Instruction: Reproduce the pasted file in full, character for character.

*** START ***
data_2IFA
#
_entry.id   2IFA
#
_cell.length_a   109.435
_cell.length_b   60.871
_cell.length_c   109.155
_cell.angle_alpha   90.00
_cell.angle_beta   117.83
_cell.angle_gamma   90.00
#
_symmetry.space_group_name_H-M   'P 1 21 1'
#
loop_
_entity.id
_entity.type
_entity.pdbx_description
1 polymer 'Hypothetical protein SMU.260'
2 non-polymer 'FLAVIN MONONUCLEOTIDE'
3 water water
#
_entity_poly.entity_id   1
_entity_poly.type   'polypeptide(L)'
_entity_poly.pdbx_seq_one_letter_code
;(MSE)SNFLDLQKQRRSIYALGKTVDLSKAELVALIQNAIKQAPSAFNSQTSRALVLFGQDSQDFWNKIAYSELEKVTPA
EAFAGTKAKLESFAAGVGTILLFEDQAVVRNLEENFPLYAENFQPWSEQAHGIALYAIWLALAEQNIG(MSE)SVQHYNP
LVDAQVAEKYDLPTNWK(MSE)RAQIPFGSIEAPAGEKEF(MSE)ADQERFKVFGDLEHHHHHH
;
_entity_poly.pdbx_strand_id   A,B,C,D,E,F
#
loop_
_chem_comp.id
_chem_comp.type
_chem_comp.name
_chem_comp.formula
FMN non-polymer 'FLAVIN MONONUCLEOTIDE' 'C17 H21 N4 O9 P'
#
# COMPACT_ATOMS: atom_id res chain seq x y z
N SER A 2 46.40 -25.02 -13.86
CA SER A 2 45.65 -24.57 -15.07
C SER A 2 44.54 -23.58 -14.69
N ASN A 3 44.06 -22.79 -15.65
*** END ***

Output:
data_2IFA
#
_entry.id   2IFA
#
_cell.length_a   109.435
_cell.length_b   60.871
_cell.length_c   109.155
_cell.angle_alpha   90.00
_cell.angle_beta   117.83
_cell.angle_gamma   90.00
#
_symmetry.space_group_name_H-M   'P 1 21 1'
#
loop_
_entity.id
_entity.type
_entity.pdbx_description
1 polymer 'Hypothetical protein SMU.260'
2 non-polymer 'FLAVIN MONONUCLEOTIDE'
3 water water
#
_entity_poly.entity_id   1
_entity_poly.type   'polypeptide(L)'
_entity_poly.pdbx_seq_one_letter_code
;(MSE)SNFLDLQKQRRSIYALGKTVDLSKAELVALIQNAIKQAPSAFNSQTSRALVLFGQDSQDFWNKIAYSELEKVTPA
EAFAGTKAKLESFAAGVGTILLFEDQAVVRNLEENFPLYAENFQPWSEQAHGIALYAIWLALAEQNIG(MSE)SVQHYNP
LVDAQVAEKYDLPTNWK(MSE)RAQIPFGSIEAPAGEKEF(MSE)ADQERFKVFGDLEHHHHHH
;
_entity_poly.pdbx_strand_id   A,B,C,D,E,F
#
loop_
_chem_comp.id
_chem_comp.type
_chem_comp.name
_chem_comp.formula
FMN non-polymer 'FLAVIN MONONUCLEOTIDE' 'C17 H21 N4 O9 P'
#
# COMPACT_ATOMS: atom_id res chain seq x y z
N SER A 2 46.40 -25.02 -13.86
CA SER A 2 45.65 -24.57 -15.07
C SER A 2 44.54 -23.58 -14.69
N ASN A 3 44.06 -22.79 -15.65